For the 2013 CarveWright Conference I wanted to build something big. I wanted a project that inspired and spoke to a variety of people and their diverse interests. I wanted to do a piece of cabinetry, but also wanted to use some experimental techniques to show off some new possibilities. We had created a “New Industrial Revolution” theme for the conference, so I wanted to keep things in a 1900 era theme. So, with much research and contemplation, I came up with a steamer trunk wine cabinet. The result is the Dr. Beards Apothecary trunk, complete with carved Dr. Beards Snake Elixir poster.
Below is a gallery of the finished trunk and 3 videos outlining much of the process of creating and building this trunk. The video’s are rather lengthy, sorry about that, but they were captured from my presentation about the trunk at the 2013 CarveWright Conference, so they have a ton of information in them. It was a big job, but a fun build and hopefully inspires some of you to try that bigger project you’ve been contemplating.
CarveWright Trunk Project Part 1: Freehand Modeling
CarveWright Trunk Project Part 2: Basic and Tracing Image Modeling
CarveWright Trunk Project Part 3: Project Design and Creation Techniques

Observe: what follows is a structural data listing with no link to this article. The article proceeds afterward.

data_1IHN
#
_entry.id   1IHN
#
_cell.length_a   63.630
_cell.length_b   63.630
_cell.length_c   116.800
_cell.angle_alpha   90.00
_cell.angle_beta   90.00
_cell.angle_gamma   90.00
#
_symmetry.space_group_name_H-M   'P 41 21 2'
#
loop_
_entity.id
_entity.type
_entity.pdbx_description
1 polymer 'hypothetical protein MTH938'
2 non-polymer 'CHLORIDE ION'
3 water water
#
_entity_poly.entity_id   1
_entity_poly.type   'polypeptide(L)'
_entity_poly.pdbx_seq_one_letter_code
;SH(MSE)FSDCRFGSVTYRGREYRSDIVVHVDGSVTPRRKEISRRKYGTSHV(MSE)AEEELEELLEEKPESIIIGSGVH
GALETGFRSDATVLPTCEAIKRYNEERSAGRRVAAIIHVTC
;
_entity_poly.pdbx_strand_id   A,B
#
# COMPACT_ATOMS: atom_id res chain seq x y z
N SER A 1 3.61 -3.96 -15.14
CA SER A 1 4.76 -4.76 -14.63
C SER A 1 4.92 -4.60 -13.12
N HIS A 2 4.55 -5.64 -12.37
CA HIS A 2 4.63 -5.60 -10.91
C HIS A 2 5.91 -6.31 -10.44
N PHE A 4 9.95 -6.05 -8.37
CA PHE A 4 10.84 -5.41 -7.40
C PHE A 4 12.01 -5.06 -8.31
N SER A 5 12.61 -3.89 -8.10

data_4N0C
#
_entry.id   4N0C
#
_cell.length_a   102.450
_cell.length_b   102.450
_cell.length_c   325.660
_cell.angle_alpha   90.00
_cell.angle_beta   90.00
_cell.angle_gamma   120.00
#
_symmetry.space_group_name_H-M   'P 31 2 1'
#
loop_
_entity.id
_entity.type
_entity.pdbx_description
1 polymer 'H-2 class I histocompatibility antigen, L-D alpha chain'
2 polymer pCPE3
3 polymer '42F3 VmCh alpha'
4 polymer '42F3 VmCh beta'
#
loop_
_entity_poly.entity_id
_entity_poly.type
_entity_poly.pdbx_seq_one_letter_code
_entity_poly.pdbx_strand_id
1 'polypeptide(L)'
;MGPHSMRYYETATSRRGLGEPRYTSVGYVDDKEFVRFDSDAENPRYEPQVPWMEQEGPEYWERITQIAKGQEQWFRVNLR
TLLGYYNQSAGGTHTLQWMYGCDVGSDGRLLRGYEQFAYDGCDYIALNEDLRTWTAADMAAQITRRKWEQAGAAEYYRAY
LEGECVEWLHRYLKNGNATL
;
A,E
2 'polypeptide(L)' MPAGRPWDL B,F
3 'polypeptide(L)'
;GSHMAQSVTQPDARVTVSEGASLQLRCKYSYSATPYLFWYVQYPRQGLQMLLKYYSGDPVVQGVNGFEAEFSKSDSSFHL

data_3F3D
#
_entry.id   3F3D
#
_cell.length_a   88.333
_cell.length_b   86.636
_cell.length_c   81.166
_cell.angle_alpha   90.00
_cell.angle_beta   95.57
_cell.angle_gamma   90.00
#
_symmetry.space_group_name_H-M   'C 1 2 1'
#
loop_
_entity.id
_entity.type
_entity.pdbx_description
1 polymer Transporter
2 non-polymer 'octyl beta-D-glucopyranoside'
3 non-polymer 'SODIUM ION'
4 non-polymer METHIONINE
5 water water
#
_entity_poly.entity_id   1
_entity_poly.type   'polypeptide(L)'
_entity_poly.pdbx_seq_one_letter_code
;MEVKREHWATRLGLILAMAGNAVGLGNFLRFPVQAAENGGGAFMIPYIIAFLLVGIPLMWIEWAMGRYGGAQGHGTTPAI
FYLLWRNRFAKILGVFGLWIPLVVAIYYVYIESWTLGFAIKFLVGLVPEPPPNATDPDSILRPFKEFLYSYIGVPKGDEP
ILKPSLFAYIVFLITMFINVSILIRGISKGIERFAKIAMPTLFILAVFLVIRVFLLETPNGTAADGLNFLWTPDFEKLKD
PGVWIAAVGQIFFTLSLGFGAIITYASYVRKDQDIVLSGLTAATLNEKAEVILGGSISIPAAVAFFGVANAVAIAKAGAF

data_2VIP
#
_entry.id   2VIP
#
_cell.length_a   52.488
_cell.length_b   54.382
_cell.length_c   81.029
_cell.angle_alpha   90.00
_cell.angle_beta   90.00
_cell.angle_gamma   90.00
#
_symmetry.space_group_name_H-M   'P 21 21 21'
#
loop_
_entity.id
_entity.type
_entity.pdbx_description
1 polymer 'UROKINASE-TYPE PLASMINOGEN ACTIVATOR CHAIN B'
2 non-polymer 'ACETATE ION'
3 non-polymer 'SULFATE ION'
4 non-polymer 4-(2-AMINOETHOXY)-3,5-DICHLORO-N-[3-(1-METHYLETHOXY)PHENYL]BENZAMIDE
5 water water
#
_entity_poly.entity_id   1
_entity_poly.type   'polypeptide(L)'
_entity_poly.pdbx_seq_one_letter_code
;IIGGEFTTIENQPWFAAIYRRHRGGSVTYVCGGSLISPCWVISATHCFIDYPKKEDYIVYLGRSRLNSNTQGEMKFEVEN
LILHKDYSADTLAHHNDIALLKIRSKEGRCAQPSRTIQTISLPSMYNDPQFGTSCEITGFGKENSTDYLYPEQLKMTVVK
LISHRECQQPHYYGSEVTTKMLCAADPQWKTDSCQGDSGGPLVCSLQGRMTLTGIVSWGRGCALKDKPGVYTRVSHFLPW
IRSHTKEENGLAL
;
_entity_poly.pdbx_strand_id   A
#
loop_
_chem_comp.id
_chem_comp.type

Assembly and Construction
I built this project with red oak mainly because it is the only hardwood readily available down here in the Houston area. Plus, I was at HomeDepot one day and found a special on 4′ 1×8 red oak boards for $8.88 each. I grabbed a cart and loaded it with every straight board they had in that display, and then I went to the next nearest HomeDepot and did the same. I ended up with a all the solid wood I would need for my project for about $100. Not a bad start. All I needed now was some 1/4″ red oak plywood, some leather for the panels, and the trunk hardware. After going to every HomeDepot, Lowes’s, and other lumber sources within 30 miles of me, I finally found enough of the oak plywood to do the backs of my panels. That stuff was elusive, and I was beginning to think Id never find it. Then next off to the fabric store. In my experiments with stamping tin, I had priced leather and knew it was going to be far too expensive for the amount that I was needing, but I had experimented with some interesting fake leather vinyls that looked like I could use. Digging through the remnant rack, I found what I had been hoping for. One of the high end vinyl “leathers” in the perfect color and more than enough to do the job, and the entire remnant was less than one yard of the stuff on the display. Score again, so far I’m doing really well with the budget on this thing. I had already searched online and found all the hardware I needed, so I got it ordered, and got started on the build.
I stated with the panels, making my dies and perfecting my process for stamping and mounting the panels. See the Part 3 video above to see that process.
Then I needed to dado the stiles and rails after they had been cut to size in order to slide the panels into them. Then I used biscuit joints to glue the entire assemblies together. The smaller pieces went pretty easy, but the bigger panels where tricky to keep together.